Veronica Mars has always been a series about compromise. The narrative actions of the characters smash up against myriad motivations, but more importantly, it’s a show that exists within give and take. And there is no component more emblematic of that than this fourth season of a series that simply struggles to be.
Originally running from 2004 to 2007, Veronica Mars told the story of a teenage private eye solving various crimes and misdemeanors in the fictional town of Neptune, California. It opened with a blinding perfection and singular direction. This teen soap opera smashed together with a neo-noir detective story, told with a ruthless efficiency that seemed to stand counter to the bottomless font of style it housed.
It, unfortunately, struggled to gain much purchase with the higher-ups at The CW, despite two tremendous followup (but, admittedly, less intimate) seasons and was unceremoniously canceled. And, as many shows do with a fervent fandom under a delightful moniker (in this case, “marshmallows”), it eventually garnered significant heat for a revival. Following a record-setting Kickstarter, 2014 saw a feature film, and now, after much pleading and plotting and waiting, a fourth season on Hulu.
This sits squarely amidst an era of discrete but amorphous expectations. Will it fall closer to the disastrous Gilmore Girls revival, one so reviled that it almost categorically demolished all the goodwill the original series garnered? Or maybe it’ll be an innocuous and forgettable expansion like Girl Meets World. It could, perhaps, fall in line with the film and just be eight episodes of unrelenting fan service.
In some ways, it is that last one. This last season sees Veronica (Kristen Bell) attempting to solve the serial and lethal bombing attacks across Neptune during a Spring Break, and while it doesn’t trot out classic character like a high school theatre revue, it does feel at times a bit like a sweeping view of a SoCal diorama. They come through whenever they can help Veronica advance the case rather than contribute to the story.
As a consequence, some fan favorites get glancing blows across the bow like best friend Wallace Fennel (Percy Daggs III) who doesn’t have a lot of do without the conceit of being in the same educational institution as our protagonist. Others, however, get to settle into more expanded roles with a streamlined structure. (I won’t spoil who or how, but know that this person gets one of my favorite introductions a character has ever gotten on this show, a commensurate reward for hefting more of the narrative weight.)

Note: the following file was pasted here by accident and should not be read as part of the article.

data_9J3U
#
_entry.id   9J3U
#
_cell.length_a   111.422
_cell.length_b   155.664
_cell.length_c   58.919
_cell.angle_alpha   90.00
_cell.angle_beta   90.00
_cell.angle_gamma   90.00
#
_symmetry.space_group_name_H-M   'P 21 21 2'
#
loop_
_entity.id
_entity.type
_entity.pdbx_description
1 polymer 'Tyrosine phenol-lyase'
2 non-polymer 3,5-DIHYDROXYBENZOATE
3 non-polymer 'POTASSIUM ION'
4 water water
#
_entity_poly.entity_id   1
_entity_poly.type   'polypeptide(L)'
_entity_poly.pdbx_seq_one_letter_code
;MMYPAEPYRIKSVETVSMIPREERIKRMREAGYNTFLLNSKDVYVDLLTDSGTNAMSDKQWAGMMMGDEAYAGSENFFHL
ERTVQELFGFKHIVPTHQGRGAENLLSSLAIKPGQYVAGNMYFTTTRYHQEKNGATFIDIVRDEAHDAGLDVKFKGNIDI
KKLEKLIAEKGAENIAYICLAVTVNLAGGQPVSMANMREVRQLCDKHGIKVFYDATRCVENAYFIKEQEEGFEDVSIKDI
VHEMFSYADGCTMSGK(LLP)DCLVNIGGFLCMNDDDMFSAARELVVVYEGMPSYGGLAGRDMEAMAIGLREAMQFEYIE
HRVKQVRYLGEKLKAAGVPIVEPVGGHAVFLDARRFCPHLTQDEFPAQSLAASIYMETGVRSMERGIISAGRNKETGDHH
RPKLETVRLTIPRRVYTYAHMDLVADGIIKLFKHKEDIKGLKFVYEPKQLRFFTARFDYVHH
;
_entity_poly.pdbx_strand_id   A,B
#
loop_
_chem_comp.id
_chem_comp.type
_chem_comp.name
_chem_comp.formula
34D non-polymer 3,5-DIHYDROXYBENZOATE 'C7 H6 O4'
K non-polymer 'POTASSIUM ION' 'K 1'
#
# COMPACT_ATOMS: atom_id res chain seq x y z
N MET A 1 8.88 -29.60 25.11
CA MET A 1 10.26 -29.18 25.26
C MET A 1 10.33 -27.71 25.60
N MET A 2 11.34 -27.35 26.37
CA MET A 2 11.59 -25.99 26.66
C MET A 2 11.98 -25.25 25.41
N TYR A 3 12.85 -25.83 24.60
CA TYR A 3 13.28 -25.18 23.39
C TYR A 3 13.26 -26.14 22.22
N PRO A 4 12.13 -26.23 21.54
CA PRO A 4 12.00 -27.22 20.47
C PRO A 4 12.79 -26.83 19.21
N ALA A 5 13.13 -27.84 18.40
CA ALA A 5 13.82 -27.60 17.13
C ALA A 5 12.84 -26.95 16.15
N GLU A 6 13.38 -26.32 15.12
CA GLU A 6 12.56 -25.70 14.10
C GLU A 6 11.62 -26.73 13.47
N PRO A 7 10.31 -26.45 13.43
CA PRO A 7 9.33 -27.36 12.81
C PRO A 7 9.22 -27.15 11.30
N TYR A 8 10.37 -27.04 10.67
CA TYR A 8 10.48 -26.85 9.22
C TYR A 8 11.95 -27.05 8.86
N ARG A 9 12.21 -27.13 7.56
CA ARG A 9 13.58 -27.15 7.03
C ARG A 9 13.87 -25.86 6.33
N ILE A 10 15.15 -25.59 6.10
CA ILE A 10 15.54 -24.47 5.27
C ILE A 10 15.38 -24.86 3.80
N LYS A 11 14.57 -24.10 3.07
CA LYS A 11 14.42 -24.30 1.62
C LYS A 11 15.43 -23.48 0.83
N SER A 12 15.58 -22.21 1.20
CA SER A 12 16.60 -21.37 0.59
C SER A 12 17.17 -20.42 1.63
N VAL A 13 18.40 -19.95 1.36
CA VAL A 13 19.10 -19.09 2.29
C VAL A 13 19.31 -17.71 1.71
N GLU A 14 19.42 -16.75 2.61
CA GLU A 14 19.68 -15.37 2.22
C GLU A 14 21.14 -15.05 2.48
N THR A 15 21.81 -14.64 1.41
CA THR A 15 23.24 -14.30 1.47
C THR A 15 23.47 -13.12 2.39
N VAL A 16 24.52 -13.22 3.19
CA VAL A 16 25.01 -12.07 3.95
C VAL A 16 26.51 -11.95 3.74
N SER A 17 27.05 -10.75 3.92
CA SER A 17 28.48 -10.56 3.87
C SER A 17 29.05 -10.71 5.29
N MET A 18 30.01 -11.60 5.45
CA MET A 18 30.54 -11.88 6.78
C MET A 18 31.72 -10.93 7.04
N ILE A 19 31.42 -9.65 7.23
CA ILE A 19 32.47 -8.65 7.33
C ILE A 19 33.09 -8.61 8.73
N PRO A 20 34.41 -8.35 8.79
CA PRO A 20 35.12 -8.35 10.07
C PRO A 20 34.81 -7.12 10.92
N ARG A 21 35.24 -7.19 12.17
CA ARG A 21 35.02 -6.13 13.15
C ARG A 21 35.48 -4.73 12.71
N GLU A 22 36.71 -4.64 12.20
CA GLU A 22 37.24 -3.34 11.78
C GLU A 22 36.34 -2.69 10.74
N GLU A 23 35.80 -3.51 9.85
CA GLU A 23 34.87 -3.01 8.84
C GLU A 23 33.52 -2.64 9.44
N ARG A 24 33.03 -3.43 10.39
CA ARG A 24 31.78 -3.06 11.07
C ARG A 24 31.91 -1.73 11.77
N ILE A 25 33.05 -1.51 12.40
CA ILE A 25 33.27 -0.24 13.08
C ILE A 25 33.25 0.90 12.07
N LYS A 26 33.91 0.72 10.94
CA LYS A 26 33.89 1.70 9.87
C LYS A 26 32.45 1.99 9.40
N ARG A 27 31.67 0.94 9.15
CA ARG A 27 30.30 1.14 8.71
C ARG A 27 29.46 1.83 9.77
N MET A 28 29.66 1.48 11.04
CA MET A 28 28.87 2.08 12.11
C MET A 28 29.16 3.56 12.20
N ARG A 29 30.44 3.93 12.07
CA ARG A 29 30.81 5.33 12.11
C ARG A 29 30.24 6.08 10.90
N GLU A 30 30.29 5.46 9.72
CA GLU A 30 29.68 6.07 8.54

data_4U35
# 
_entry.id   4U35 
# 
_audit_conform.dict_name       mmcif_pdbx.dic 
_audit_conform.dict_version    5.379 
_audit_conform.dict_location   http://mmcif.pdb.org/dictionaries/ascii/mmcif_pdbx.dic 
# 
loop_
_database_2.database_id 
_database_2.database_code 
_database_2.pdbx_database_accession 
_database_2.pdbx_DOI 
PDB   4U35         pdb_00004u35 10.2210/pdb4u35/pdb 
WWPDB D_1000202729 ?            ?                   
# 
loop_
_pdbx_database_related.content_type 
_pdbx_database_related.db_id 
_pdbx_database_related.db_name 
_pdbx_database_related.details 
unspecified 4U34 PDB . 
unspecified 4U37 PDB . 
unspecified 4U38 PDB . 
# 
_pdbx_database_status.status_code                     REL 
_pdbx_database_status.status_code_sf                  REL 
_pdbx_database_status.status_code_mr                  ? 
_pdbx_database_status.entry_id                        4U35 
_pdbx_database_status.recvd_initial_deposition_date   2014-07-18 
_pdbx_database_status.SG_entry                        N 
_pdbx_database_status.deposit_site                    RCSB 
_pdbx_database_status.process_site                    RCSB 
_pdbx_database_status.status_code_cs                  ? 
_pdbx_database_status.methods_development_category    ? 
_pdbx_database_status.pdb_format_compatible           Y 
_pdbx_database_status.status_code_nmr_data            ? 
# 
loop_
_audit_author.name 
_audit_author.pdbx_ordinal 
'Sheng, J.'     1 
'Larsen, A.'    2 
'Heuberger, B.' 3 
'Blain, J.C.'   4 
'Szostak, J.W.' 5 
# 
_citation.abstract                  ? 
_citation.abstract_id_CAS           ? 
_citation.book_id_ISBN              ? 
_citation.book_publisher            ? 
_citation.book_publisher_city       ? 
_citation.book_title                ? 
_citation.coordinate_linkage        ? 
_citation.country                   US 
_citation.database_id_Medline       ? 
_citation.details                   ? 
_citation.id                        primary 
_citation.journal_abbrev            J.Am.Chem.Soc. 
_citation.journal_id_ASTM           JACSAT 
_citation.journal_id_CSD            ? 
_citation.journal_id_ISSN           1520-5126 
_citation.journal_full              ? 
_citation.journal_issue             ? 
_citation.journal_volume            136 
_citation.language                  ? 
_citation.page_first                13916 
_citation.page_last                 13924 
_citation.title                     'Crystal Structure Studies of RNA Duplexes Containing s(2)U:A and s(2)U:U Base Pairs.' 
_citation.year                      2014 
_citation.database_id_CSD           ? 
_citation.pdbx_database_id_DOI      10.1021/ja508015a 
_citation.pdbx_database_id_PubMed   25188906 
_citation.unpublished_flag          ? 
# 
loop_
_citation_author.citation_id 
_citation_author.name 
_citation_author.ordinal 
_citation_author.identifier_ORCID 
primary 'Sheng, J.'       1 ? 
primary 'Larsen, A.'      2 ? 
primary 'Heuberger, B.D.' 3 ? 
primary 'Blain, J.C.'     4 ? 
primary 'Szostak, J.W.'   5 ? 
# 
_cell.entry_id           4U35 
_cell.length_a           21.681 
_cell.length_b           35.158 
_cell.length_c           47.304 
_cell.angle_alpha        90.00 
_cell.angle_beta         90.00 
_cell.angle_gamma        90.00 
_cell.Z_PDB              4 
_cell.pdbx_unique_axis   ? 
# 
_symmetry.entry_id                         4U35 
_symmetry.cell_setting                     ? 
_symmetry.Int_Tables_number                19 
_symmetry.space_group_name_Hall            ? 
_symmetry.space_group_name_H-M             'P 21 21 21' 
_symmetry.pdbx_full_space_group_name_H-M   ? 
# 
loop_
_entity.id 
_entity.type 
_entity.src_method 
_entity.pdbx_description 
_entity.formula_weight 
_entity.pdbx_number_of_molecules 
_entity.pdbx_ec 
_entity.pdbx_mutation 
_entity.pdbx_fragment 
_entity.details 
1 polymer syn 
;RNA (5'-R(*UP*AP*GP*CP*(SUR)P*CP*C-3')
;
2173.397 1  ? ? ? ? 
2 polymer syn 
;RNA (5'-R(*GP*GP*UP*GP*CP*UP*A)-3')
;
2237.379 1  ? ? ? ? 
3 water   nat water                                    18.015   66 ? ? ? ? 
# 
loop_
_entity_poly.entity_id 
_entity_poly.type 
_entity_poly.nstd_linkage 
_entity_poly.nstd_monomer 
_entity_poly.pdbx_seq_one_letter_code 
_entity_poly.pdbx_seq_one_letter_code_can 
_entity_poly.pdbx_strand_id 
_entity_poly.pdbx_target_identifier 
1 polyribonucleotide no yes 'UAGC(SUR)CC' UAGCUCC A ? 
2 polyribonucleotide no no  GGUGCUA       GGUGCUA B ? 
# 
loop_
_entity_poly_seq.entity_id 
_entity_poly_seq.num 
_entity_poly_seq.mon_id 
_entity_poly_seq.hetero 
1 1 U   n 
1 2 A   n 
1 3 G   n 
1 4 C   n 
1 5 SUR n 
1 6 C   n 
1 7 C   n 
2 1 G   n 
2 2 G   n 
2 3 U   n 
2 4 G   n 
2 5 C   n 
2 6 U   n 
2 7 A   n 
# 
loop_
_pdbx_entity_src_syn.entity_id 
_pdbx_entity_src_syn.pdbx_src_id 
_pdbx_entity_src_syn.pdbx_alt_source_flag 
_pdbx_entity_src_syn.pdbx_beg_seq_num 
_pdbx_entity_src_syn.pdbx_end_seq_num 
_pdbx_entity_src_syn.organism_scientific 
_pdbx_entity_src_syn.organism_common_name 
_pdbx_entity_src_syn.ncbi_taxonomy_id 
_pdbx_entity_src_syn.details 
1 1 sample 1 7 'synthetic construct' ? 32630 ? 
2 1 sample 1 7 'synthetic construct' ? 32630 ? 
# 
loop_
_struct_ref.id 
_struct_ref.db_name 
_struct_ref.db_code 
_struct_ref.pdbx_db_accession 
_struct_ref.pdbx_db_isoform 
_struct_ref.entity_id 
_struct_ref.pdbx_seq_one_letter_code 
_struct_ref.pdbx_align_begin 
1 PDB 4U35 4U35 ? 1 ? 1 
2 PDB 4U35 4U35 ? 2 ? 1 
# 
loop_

This somewhat forces the show’s hand to evolve beyond its original form (and shoehorned with the movie). The entirety of the school drama has been excised out of necessity and has to instead rely on being more of a strict murder mystery, which results in some less than ideal results. It certainly works; its twists and turns are many and unexpected and become a genuinely thrilling race against time. The last few episodes will be breathlessly and voraciously consumed.
But this is the most detached Veronica has ever been from the proceedings. Her stakes in the matter begin and end with, well, it’s her job. (It doesn’t even feel like her physical proximity to several of the bombings contributes to the impetus.) And, as a result, viewing it feels like a detachment as well. Perhaps both we the audience and the characters are just going through the motions.
To an extent, it feels purposeful. This show, after all, is about compromise. Veronica is the embodiment of it, giving in so much of what she values to feed her addiction. As explored in the film, she ends up back in Neptune as almost a physical imperative. She can’t exist outside of the town, outside of working cases at Mars Investigations—outside of sabotaging herself.
It’s a tremendous throughline for the series. Here is this woman who started as girl avenging a life she lost when her innocence was ripped from her hands. And then she thrived being this angel of vengeance. And then she became dependent on it. Now map that onto the story of all the fans clamoring for this revival. Map it onto creator and showrunner Rob Thomas’ unyielding desperation to return to this electric, sunbleached city.
This season comes across as a statement on that desire (especially with its shocking ending, which reminds me: DON’T GOOGLE ANYTHING ABOUT THIS SEASON UNTIL YOU WATCH IT BECAUSE PEOPLE ARE BAD AT WRITING HEADLINES). What do you give up and what do you gain when you indulge in this? What is inherent in change and what do we instead manufacture as part of a metamorphosis?
Some of it is so deliriously pointed towards this that it’s almost funny. We are introduced to Matty (Izabela Vidovic), orphaned daughter of a victim of the first bombing, who is such a bright, blinking neon sign of parallels to Veronica that it makes your eyes bleed a bit (though Vidovic is stellar in the role). Logan Echolls (Jason Dohring) exists solely as a thematic lightning rod, which strips Dohring of every opportunity to bring his delightfully idiosyncratic interpretation of the character to life. And the cartel duo of Alonzo Lozano (Clifton Collins Jr.) and Dodie Mendoza (Frank Gallegos) is a sort of Greek force of narrative reckoning.
While every single one of these newcomers (and more) is incredible in their roles, they stand in stark contrast through their simple existence with our returning favorites. The new forms a striking relief against the old.
Perhaps it’s as sad as it is welcome to see our characters static. Stoic in their resolute, immutable natures. The scales tip back and forth between nostalgia and progress—ripping off the spots and putting them right back on the leopard.
Final score: 8 out of 10